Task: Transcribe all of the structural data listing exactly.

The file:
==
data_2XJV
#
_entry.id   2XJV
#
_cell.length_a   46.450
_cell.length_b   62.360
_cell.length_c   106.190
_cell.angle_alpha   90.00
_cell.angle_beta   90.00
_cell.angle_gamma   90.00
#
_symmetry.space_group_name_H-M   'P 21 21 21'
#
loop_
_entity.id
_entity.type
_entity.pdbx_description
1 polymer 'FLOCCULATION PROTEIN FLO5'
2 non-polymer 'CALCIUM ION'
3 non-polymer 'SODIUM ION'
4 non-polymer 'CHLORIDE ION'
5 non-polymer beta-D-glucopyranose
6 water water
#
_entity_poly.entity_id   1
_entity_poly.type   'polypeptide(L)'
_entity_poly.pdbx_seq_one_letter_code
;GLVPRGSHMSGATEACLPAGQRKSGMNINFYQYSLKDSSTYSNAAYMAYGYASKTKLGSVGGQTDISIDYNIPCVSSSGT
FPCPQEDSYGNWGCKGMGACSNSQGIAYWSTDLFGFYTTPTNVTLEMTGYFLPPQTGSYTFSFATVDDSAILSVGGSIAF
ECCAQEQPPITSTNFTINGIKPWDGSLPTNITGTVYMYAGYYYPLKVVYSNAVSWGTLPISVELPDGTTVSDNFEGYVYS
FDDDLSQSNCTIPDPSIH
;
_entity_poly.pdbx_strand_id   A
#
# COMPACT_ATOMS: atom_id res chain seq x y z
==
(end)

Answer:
data_2XJV
#
_entry.id   2XJV
#
_cell.length_a   46.450
_cell.length_b   62.360
_cell.length_c   106.190
_cell.angle_alpha   90.00
_cell.angle_beta   90.00
_cell.angle_gamma   90.00
#
_symmetry.space_group_name_H-M   'P 21 21 21'
#
loop_
_entity.id
_entity.type
_entity.pdbx_description
1 polymer 'FLOCCULATION PROTEIN FLO5'
2 non-polymer 'CALCIUM ION'
3 non-polymer 'SODIUM ION'
4 non-polymer 'CHLORIDE ION'
5 non-polymer beta-D-glucopyranose
6 water water
#
_entity_poly.entity_id   1
_entity_poly.type   'polypeptide(L)'
_entity_poly.pdbx_seq_one_letter_code
;GLVPRGSHMSGATEACLPAGQRKSGMNINFYQYSLKDSSTYSNAAYMAYGYASKTKLGSVGGQTDISIDYNIPCVSSSGT
FPCPQEDSYGNWGCKGMGACSNSQGIAYWSTDLFGFYTTPTNVTLEMTGYFLPPQTGSYTFSFATVDDSAILSVGGSIAF
ECCAQEQPPITSTNFTINGIKPWDGSLPTNITGTVYMYAGYYYPLKVVYSNAVSWGTLPISVELPDGTTVSDNFEGYVYS
FDDDLSQSNCTIPDPSIH
;
_entity_poly.pdbx_strand_id   A
#
# COMPACT_ATOMS: atom_id res chain seq x y z